then, the lefties in the department, of which there are many, will question my own leftism by assigning a book that the left generally refers to as a book written by a self-hater who believes the lies of the right-wing globalizer (gobble-izer?)

and the righties will look at me and say, that i’ve sold out by giving creedence to a left-wing-pinko screed. well, they would say that i was a sell-out were they to consider me as one of them… but we know that my left-leaning tendencies make me about as palatable as a stinging caterpillar.

OK, another question:

Nanny share?

well, my sister, the oldest of the adopted siblings, dropped out of college, was living at home in her own private hell and making minimum wage at some baptist day care.

we told her that she could move here, live with us till she found a place, watch evie and sofi, this other couple’s daughter, during the day and go to hair-styling school at night… thus, emancipating herself, acquiring a useful skill, and helping us out all the while.

writing that, though, would’ve pushed the parenthesis into a paragraph, and though we all know parsimony is not my suit, i thought i’d be less verbose than normal…

Oh! K & I were both perplexed. Now I understand.

it’s one of these things where t., working 4 days a week and making 20% less than she was before the birth of the daughter, makes more than i.

and our fair metropolis which is too busy to hate is too expensive to live on one income. i suppose we could should we move to alabama and i commute, but then she’d have to work part-time just to pay for gas (and the coterie of bookworms to do my research for me)

my self-doubt is now getting the better of me…

i mean part of me thinks… 20 years from now, when these kids at some bar and a really bad spanish but sexy singer is crooning or belting out a ballad of unsated desire, they are going to turn, half-drunk on cheap bear, or worse, bad margaritas, to the person next to them and say that they don’t remember a damn word, but they used to could read spanish rather well for someone who’d never left the country. and i dispair. thus my original decision to privilege content over language… especially since these authors write in a style that has not undergone the “purification” of hemingway’s and modernism’s parsimony.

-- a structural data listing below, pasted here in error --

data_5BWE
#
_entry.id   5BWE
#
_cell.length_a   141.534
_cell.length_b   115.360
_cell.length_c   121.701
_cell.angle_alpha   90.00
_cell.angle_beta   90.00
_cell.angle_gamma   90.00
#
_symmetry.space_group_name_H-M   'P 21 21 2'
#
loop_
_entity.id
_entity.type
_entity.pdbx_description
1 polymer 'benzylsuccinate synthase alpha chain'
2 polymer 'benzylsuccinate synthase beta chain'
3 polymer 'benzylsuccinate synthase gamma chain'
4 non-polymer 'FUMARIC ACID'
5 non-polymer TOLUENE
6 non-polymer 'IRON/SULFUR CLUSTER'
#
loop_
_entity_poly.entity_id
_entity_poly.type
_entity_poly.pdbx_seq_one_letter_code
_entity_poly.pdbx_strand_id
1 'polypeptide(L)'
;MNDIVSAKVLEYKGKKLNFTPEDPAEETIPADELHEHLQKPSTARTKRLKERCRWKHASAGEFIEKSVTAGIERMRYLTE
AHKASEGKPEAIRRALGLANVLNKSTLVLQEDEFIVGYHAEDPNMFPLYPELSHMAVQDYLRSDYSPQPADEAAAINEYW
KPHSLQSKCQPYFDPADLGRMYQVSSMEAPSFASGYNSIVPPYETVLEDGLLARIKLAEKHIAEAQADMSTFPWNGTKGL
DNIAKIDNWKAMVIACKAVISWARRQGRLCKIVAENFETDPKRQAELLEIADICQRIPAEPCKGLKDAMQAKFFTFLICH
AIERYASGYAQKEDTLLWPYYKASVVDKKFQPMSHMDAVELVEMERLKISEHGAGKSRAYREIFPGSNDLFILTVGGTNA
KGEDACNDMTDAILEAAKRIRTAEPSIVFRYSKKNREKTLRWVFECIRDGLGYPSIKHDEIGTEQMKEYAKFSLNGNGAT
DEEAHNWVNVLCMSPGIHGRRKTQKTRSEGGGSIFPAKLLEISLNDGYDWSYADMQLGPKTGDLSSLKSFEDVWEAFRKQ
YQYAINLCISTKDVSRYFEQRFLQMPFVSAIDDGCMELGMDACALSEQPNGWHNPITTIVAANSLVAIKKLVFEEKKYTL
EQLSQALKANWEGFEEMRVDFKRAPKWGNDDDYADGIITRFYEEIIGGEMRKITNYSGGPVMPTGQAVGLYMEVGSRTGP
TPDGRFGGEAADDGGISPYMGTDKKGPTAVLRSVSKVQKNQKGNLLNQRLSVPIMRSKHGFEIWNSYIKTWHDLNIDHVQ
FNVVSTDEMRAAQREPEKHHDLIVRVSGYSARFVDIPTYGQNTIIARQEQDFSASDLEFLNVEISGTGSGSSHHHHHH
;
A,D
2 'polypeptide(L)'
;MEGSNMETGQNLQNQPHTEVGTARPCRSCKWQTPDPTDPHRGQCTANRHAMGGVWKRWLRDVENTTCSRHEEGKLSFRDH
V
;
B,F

but then, i think, no, i should assign the essays in spanish, or at least the one that they can easily get (yes, all you liberal hating, conspiracy mongers that believe academia and media have it out against the conservatives… the flaming marxist has remained in print in mulitple languages while the pro-capitalist conservative has only remained in print thanks to conservative state-side exiles… and it didn’t make it into translation until ten years after it was written.)

but, this would mean that we’d have to read the commie much more slowly and he would crowed out the neo-con… and then, they’d forget everything because they’d have to look up every 10 word and get lost in the laberynthine sentences and references to Adam Smith, Keynes, etc. not to mention the myriad spanish philosophers that they won’t know from Adam…

Frankly, I think the English/bilingual reading approach a good one. You’ve chosen to privilege understanding over language instruction, and because there’s a paucity of awareness about Equatorial/South American culture in these United States, that understanding is worthwhile. More importantly, there will be ample opportunity for yr students to speak/read Spanish if they want. Understanding could solidify that desire and pursuit.

Or you could be blowing smoke up their asses, to which I say, “Straight up, now tell me do you really wanna love me forever (Oh, oh, oh), or am I caught in a hit and run?”

in other news, this saturday, i lead a teacher training workshop at church. everybody said it went really well… (which is very much of a relief, since it was filled with very, very experienced teachers… in every since of the word. i was the youngest in that room by 20 years, for one. one is an elementary math teacher, another an ex-junior high teacher, and another a nationally renowned heart surgeon at emory who wrote the definitive textbook on cardiology, or at least, it was the definitive one my dad used in his residency. and those who weren’t professional teachers all had taught at church for 20+ years) except that took up all of friday and most of saturday (saturday morning was the training, friday my prep) and now i am hopelessly behind for tomorrow.